There has been some criticism that the game’s overall structure is too linear, but to me it just makes playing Dead Space feel like I’m on an awesome amusement park ride I don’t want to end. The game begins with a dramatic voyage to the doomed spaceship and the pace stays brisk from thereon out. There are times when it feels as if the game is on-rails, but I can’t imagine the pacing would be so steady and engaging if a different design direction had been adopted.

Isaac is LostMore than the spectacular visuals and sound design, more than the fantastic pacing, and even more than the innovative removal of a typical HUD in place of ingeniously-integrated in-game menus and options screens, what had the biggest impact on me is that at any point in the game I can press a button and a line will appear on-screen directing where I should go next. The line only appears for a few brief seconds, functioning more as a clue or reminder than a way to hold your hand, but it has been integral to my Dead Space experience.

I have a tendency to get lost and frustrated when I play games that require even the slighted bit of exploration, so I am very thankful to whatever member of the development team decided to integrate such a smart navigation feature. This means that instead of the annoying omnipresent direction arrows found in many other games, Dead Space players who want to explore without any unnecessary guidance can do so. But for a doofus like me who can’t find his way around the game’s spaceship, being able to bring up the visual guideline whenever needed is a godsend.

Though Dead Space may not inspire the same visceral sensations of horror that I felt while playing Silent Hill: Homecoming, it’s still a great choice for a Halloween romp. Dead Space’s eerie spaceship is the type of destination that’s almost begging to be visited on a dark, quiet night. And, it’s worth pointing out that the main character’s outfit that sort of makes him look like he’s wearing a Halloween costume! In fact, since killing the game’s monsters often results in them dropping a useful item, it’s almost like trick-or-treating!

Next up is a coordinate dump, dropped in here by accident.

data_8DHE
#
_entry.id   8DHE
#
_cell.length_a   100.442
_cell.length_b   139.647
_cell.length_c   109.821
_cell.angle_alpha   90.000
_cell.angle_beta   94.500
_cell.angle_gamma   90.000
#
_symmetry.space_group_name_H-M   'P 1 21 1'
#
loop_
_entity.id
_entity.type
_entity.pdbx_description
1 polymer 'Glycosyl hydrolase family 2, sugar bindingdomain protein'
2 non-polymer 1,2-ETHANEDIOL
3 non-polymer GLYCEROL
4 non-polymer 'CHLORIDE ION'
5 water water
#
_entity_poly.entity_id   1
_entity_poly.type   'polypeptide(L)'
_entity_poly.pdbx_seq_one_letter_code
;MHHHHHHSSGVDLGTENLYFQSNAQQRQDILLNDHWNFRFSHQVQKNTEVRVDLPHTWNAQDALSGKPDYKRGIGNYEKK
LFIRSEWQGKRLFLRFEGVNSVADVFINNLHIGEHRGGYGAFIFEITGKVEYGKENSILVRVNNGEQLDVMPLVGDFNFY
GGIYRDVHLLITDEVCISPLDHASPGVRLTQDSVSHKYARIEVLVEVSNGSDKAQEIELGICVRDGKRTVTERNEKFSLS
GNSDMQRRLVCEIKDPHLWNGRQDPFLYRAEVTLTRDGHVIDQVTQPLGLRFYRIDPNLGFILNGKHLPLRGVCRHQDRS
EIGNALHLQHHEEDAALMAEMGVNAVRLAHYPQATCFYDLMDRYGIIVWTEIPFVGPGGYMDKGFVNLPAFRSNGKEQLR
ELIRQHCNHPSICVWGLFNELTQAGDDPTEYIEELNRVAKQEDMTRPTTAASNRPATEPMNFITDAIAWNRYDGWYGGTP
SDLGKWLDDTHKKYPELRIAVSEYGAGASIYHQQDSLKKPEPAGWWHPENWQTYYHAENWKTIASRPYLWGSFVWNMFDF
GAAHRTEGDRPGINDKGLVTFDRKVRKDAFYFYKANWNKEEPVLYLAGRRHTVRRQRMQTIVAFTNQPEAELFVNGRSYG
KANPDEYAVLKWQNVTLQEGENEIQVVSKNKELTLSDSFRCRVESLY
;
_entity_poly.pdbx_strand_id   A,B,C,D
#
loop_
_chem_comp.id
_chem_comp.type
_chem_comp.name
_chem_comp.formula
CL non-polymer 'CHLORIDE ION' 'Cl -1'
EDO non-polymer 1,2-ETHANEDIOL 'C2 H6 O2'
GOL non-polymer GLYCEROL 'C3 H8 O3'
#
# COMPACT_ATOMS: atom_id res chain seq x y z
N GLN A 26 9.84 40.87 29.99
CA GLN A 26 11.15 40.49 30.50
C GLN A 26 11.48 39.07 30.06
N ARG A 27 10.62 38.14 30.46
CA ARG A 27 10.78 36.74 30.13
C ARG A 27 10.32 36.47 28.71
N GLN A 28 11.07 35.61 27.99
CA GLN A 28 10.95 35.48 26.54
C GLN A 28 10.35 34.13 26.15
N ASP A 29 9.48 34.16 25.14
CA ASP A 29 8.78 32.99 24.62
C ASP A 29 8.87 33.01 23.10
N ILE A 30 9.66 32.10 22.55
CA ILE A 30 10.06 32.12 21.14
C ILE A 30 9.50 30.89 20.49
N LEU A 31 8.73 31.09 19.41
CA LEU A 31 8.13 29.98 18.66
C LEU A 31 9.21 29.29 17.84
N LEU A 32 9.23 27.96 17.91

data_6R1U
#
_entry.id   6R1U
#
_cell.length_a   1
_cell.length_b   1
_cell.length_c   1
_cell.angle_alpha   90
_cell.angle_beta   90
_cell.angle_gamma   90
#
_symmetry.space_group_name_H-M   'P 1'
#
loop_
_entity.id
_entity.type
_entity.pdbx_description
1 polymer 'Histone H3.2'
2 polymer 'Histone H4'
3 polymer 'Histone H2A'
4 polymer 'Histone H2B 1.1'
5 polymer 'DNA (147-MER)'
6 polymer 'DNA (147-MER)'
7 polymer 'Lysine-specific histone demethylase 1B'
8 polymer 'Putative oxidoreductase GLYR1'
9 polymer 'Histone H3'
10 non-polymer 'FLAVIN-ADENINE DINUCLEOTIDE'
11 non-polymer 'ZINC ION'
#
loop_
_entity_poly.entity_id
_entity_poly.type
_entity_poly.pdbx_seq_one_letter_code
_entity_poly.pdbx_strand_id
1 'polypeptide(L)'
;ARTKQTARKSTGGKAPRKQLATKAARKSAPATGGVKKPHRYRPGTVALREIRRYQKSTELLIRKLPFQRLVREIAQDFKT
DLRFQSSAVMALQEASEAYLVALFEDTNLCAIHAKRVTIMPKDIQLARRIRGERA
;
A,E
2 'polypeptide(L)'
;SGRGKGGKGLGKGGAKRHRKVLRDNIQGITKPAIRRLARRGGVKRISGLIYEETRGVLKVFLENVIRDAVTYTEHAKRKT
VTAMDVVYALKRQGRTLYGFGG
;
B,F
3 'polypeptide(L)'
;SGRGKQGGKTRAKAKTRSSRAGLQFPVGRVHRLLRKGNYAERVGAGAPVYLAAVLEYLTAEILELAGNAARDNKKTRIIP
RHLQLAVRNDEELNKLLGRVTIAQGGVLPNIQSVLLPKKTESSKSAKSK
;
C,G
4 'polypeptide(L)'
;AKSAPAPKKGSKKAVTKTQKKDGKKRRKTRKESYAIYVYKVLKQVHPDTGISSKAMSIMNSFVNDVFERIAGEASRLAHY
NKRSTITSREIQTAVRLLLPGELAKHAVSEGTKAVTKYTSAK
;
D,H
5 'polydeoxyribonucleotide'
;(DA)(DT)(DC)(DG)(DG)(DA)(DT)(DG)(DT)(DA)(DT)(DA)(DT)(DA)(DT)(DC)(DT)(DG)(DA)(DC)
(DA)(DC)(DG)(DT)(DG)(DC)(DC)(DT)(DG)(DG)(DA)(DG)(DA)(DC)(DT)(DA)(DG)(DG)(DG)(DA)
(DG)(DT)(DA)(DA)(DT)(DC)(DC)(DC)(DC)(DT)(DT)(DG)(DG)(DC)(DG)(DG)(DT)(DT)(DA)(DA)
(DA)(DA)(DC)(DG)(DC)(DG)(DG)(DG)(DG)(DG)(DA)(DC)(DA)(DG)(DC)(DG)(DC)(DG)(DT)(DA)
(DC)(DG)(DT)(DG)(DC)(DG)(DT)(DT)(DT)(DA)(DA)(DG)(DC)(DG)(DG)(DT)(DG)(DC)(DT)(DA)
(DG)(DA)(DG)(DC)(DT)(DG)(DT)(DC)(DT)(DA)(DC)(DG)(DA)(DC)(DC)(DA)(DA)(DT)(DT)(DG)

Castlevania: Order of Ecclesia (Konami, Nintendo DS)

About halfway through fifth grade, I arrived at school one morning and found a strange man sitting near my desk. I thought maybe he was a new student teacher or one of my classmates’ fathers. It turns out this “strange man” was actually an unusually tall new student named Adam. Standing at 6’4”, Adam was literally head and shoulders above the rest of us. The Puberty Fairy had definitely visited him early; he shaved regularly and had a deep, booming voice. Needless to say, the rest of us boys were in awe.

Adam Looked OldDespite looking like a man, Adam was definitely still a kid when it came to his interests. This became abundantly clear when I attended his sleepover birthday party near the end of the school year. Adam’s parents went all out, turning the family living room into what most of us deemed to be heaven. There was a table overflowing with every type of junk food imaginable, a stack of action and horror videocassettes to watch, and a massive pile of Nintendo Entertainment System games to play. It was at Adam’s party that I became acquainted with one of my lifelong loves: Castlevania.